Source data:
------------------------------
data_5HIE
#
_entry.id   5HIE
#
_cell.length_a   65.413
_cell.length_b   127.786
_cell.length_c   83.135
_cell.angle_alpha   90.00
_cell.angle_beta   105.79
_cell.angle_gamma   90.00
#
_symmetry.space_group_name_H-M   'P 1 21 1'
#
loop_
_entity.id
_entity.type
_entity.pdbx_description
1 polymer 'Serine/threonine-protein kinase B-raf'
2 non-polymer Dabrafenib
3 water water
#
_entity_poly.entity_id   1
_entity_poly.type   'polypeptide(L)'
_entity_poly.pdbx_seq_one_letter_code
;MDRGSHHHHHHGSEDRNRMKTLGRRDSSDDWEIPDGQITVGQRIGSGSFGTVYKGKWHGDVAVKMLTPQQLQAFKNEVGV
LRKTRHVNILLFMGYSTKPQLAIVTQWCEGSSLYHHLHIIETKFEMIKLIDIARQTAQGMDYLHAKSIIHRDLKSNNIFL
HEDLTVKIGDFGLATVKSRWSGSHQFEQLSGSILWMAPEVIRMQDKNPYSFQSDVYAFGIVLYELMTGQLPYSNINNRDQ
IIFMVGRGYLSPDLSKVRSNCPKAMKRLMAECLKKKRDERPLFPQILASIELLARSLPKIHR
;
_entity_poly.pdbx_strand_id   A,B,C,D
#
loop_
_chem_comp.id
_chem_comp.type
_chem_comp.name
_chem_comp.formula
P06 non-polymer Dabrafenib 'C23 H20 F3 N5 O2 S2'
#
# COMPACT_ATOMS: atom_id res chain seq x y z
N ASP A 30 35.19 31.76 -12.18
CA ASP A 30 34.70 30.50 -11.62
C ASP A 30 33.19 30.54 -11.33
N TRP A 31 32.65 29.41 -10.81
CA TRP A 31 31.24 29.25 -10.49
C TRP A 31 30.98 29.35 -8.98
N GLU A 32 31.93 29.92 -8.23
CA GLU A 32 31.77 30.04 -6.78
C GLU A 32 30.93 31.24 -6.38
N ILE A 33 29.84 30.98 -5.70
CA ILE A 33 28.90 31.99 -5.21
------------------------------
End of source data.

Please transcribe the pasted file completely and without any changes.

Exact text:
data_5HIE
#
_entry.id   5HIE
#
_cell.length_a   65.413
_cell.length_b   127.786
_cell.length_c   83.135
_cell.angle_alpha   90.00
_cell.angle_beta   105.79
_cell.angle_gamma   90.00
#
_symmetry.space_group_name_H-M   'P 1 21 1'
#
loop_
_entity.id
_entity.type
_entity.pdbx_description
1 polymer 'Serine/threonine-protein kinase B-raf'
2 non-polymer Dabrafenib
3 water water
#
_entity_poly.entity_id   1
_entity_poly.type   'polypeptide(L)'
_entity_poly.pdbx_seq_one_letter_code
;MDRGSHHHHHHGSEDRNRMKTLGRRDSSDDWEIPDGQITVGQRIGSGSFGTVYKGKWHGDVAVKMLTPQQLQAFKNEVGV
LRKTRHVNILLFMGYSTKPQLAIVTQWCEGSSLYHHLHIIETKFEMIKLIDIARQTAQGMDYLHAKSIIHRDLKSNNIFL
HEDLTVKIGDFGLATVKSRWSGSHQFEQLSGSILWMAPEVIRMQDKNPYSFQSDVYAFGIVLYELMTGQLPYSNINNRDQ
IIFMVGRGYLSPDLSKVRSNCPKAMKRLMAECLKKKRDERPLFPQILASIELLARSLPKIHR
;
_entity_poly.pdbx_strand_id   A,B,C,D
#
loop_
_chem_comp.id
_chem_comp.type
_chem_comp.name
_chem_comp.formula
P06 non-polymer Dabrafenib 'C23 H20 F3 N5 O2 S2'
#
# COMPACT_ATOMS: atom_id res chain seq x y z
N ASP A 30 35.19 31.76 -12.18
CA ASP A 30 34.70 30.50 -11.62
C ASP A 30 33.19 30.54 -11.33
N TRP A 31 32.65 29.41 -10.81
CA TRP A 31 31.24 29.25 -10.49
C TRP A 31 30.98 29.35 -8.98
N GLU A 32 31.93 29.92 -8.23
CA GLU A 32 31.77 30.04 -6.78
C GLU A 32 30.93 31.24 -6.38
N ILE A 33 29.84 30.98 -5.70
CA ILE A 33 28.90 31.99 -5.21